I recently read a book by Daniel Kahneman entitled “Thinking Fast and Slow”. Among various other topics, Kahneman discussed prospect theory and highlighted several times over the benefit of understanding someone’s reference point, which his theory incorporates, over utility theory, which does not take into account the subject’s position when selecting their choice between a sure thing and a gamble. Essentially, those who are faced between a sure thing and a gamble, elect the sure thing when both outcomes are good; while those faced between a sure thing and a gamble elect the gamble when both outcomes are bad. Essentially, we hedge our bets so as not to be disappointed with nothing when we could improve our situation, while we gamble on the risk when we have everything to lose. It has proven true time and time again in economics; and so too does it hold true with behavioral economics. Kahneman looked closer at how people elect to utilize money and time. Shockingly, or maybe not so shockingly, a great number of people tested in his analysis over many generations have reported the greatest utility of their time and money is derived from creating memories. That memory creation creates a lasting impression that goes a great way towards improving our happiness.
As this is a blog about achieving happiness, I find this to be vital information. I also found myself shaking my head in agreement when he made these points. Through my own experiences, it is in making of memories that we are able to recall our happiness and utilize it as a means towards furthering that pursuit. That is to say, memories are fuel for the engine of our lives. We can use them when our tank is empty to continue forward. Likewise, when we are at leisure, when we are not necessarily on empty, but just relaxing, we can funnel those memories back into ourselves and reinforce the investments of time and money that we are making. We receive a hefty return on that investment, because those memories serve as reminders of why we are doing what we are doing; why we push ourselves to success and why we endure stress and strain. We do it so we can direct ourselves to places where we can enjoy ourselves, and our loved ones, most fully.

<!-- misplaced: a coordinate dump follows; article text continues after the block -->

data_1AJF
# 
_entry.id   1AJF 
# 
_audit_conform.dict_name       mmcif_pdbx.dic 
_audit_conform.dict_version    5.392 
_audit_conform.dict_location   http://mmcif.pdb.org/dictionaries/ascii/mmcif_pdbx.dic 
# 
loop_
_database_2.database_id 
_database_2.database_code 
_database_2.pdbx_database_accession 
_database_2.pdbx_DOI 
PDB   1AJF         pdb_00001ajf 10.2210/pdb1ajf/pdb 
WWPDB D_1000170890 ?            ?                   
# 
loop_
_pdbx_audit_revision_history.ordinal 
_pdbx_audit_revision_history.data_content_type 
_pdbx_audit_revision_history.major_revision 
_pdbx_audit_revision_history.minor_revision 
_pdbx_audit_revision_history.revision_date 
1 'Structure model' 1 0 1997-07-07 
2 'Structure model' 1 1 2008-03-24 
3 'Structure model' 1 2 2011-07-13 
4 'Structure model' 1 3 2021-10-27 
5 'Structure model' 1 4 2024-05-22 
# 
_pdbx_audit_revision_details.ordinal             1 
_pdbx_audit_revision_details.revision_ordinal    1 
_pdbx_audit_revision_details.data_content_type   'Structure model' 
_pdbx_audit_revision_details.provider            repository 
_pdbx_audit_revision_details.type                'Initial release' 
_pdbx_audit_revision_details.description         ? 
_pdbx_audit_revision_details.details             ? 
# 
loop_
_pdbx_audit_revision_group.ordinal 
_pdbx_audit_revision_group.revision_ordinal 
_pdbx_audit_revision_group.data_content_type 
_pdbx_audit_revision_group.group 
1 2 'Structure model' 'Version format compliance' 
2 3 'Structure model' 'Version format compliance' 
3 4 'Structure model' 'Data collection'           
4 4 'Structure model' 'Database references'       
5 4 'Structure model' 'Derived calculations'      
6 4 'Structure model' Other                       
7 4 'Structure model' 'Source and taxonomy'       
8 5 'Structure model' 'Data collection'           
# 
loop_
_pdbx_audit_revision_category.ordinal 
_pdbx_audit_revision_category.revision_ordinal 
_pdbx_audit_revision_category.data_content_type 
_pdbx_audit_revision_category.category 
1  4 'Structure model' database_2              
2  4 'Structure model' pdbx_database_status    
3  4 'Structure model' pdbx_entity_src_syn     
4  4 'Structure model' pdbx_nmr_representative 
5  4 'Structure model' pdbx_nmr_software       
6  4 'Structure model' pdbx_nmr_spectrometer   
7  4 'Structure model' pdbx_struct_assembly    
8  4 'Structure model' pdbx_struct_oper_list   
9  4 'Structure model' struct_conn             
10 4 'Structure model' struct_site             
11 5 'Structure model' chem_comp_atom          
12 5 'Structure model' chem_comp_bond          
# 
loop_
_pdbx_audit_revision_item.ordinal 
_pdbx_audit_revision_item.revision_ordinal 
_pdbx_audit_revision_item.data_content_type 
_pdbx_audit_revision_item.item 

Over the past month, I’ve had the opportunity to collect memories with my family and friends in Charlotte, NC, over father’s day with my family and my brother-in-law, and again at the lake and our house in Richmond with a party of 13, comprising grandparents, parents, siblings, children and friends. We saw fireworks, grilled, went boating, swimming and rested together. It wasn’t always perfect, but we left each other with a greater since of pride in belonging to one another. I’ll draw on those memories in various periods of reflection, reference and re-fueling to encourage my inner self to push for the next opportunity to be so fortunate. My favorite thing about this past month is that I’ve had an opportunity to enrich my life with the presence of each one of these people; those whom I’ve already come to love are endearingly more so beloved. I hope I am seen in the same light in each of their eyes. For that is what is truly important.
These are my people. They are my tribe. I love so many others, but I am in love with only them. They accept me for who I am, support me in who I want to be, and push me to keep a tether between those two things. Spending time with them is my reference for gauging happiness. They are my sure things and I’d choose them over anything else I ever had to consider before me. My month of June was a drastic juxtaposition between being a ball of stress at work and a husband, dad, son and brother outside of it. I tried hard to be my best self for each of them. I’m not sure I succeeded, but I gave it my honest best effort. Hopefully, I’ll be more capable this month than last at achieving that goal, but each and every one of them created a better sense of self within me, and for that I am eternally grateful for the memories we shared and built in June of 2017.
Yours in the Pursuit of Happiness